Let’s get this out of the way: whatever contract Al Horford signs next month is going to be a bad contract.
Al Horford is 30. Al Horford has missed the majority of two of the last five seasons. Al Horford wasn’t particularly athletic to begin with. Whichever team signs Al Horford is doing so for the 10th and 11th years of his career. The 12th and 13th could get ugly.
That eliminates a lot of teams from the bidding. Young teams that aren’t ready to peak aren’t going to sign Horford because it would be wasteful. Teams that want to spend their money in next year’s superior free agent class wouldn’t because Horford just doesn’t have the upside Russell Westbrook and Blake Griffin do. Teams that manage their money conservatively aren’t going to want to lock $30 million onto their 2018 and 2019 caps.
Boston happens to fall into all three of those groups. Their situation is just so unique that they can afford to eschew common sense in favor of immediate gains.
Boston has their three best players, Isaiah Thomas, Jae Crowder and Avery Bradley, locked into contracts that are far below market value. Combined, they’ll make less than $21 million next season. Their most valuable long-term assets are draft picks, and all of those will be on rookie contracts. There is not a single player on the roster guaranteed eight figures in any present or future season.
The Celtics need to find a superstar, and to do so they need to make themselves more attractive to superstars on the free agent market. Al Horford does that, but the Celtics have so much money to spend that they can afford to give him a max contract without sacrificing any future flexibility. With Horford on the roster Boston likely makes the Eastern Conference Finals next season. If that’s the case, they should feel comfortable in their ability to sign someone next summer. They don’t need to care about the bad half of Horford’s deal because by the time it comes up they’ll ideally have found their superstar already. Horford’s dead money won’t affect their ability to do so, and even if he does, their draft assets give them a suitable backup plan.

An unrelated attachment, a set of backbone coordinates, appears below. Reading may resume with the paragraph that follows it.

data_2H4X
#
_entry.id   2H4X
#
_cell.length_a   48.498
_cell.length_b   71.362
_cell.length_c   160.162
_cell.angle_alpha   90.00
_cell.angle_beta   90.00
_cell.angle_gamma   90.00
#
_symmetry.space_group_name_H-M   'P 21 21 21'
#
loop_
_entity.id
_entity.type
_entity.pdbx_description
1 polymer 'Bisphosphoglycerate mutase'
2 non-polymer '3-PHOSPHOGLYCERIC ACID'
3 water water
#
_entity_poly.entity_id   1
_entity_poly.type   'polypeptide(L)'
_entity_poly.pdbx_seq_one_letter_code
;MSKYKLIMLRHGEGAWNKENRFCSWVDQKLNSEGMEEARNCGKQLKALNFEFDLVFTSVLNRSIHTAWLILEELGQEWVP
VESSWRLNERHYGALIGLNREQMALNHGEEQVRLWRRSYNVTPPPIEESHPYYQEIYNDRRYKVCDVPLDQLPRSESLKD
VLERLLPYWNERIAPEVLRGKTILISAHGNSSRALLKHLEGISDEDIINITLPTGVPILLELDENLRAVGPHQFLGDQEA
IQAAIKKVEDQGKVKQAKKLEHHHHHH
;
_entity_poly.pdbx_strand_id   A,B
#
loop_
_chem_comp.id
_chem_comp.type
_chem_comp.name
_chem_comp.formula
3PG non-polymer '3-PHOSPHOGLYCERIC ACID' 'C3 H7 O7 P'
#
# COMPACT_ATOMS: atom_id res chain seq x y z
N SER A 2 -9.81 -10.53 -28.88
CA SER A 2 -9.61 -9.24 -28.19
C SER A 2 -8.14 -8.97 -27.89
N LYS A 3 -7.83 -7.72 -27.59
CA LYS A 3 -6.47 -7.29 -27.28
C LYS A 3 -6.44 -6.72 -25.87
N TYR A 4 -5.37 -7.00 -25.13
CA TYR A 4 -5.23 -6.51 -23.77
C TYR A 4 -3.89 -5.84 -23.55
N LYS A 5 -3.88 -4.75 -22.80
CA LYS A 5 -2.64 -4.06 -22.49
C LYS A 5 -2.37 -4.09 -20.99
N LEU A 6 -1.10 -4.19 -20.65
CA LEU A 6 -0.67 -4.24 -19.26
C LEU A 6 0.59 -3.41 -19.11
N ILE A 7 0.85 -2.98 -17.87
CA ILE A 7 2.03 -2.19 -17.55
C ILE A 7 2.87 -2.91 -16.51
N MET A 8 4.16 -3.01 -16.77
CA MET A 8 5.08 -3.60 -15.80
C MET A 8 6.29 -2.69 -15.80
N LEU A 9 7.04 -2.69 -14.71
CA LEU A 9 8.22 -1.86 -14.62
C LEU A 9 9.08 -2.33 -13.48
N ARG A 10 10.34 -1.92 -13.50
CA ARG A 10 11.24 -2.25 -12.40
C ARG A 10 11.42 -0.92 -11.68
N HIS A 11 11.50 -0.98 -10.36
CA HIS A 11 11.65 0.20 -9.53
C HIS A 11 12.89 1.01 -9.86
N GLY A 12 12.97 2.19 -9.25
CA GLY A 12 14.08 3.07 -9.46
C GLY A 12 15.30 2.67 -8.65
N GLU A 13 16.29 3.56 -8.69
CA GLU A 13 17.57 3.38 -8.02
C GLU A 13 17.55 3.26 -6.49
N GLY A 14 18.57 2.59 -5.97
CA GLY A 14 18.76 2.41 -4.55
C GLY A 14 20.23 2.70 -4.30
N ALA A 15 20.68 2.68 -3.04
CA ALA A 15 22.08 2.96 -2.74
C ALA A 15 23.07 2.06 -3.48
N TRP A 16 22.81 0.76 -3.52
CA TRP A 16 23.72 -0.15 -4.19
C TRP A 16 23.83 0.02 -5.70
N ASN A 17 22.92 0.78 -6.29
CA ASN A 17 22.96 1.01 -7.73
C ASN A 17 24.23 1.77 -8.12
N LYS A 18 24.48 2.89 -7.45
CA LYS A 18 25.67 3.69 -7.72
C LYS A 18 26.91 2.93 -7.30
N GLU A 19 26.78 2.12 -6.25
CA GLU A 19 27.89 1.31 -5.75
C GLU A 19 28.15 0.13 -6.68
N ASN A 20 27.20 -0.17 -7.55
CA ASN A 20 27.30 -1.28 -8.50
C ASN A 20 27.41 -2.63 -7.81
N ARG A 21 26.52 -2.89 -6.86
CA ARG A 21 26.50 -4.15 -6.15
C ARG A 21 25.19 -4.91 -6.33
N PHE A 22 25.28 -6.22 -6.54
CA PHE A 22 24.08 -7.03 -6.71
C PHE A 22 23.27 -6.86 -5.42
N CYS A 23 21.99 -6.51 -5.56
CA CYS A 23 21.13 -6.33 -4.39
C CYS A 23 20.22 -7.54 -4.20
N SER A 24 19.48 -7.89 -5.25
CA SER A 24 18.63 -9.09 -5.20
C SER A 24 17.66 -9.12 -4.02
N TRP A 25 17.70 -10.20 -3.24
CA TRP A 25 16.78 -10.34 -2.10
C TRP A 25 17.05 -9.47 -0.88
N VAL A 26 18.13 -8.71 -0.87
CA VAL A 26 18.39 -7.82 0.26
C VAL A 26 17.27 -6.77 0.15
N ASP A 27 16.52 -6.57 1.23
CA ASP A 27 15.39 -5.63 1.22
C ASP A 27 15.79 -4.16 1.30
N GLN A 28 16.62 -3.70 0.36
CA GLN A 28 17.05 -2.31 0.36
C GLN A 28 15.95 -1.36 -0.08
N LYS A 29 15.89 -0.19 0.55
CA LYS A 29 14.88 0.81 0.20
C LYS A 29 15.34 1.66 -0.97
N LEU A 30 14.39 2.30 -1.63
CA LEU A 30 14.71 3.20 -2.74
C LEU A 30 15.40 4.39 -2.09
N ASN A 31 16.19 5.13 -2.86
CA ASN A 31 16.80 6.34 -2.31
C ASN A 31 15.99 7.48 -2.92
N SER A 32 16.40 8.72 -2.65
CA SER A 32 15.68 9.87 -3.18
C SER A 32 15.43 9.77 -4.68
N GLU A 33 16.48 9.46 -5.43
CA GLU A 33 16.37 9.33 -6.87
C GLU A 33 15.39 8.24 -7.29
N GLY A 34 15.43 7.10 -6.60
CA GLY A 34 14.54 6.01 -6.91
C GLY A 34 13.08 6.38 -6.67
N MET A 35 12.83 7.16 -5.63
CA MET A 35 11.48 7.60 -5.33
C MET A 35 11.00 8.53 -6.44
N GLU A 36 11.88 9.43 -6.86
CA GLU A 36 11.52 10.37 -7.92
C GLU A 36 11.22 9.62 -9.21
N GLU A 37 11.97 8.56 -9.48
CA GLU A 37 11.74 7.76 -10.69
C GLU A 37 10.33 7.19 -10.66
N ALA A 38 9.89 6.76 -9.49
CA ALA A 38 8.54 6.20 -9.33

Think of Horford as the cost of doing business. Yes, his contract will be bad, but he’ll be good immediately and the money they’re spending on him down the line might as well be considered part of the salary of whichever superstar they end up signing. All in all, Horford becomes a good investment for them specifically because of that.
And on his end, what’s a better option than Boston? San Antonio isn’t getting involved. Houston is a clown’s graveyard. Miami is too old to win anything going forward. Minnesota is too young to do so while he’s still relevant. Boston is just right. Brad Stevens would put him in the best possible position to succeed, and the Celtics really could use a center.
It’s the logical match of a player who wants to win right now but get paid later and a team that wants to win right now and doesn’t mind paying for it later.
Likely Contract: Four Years, Max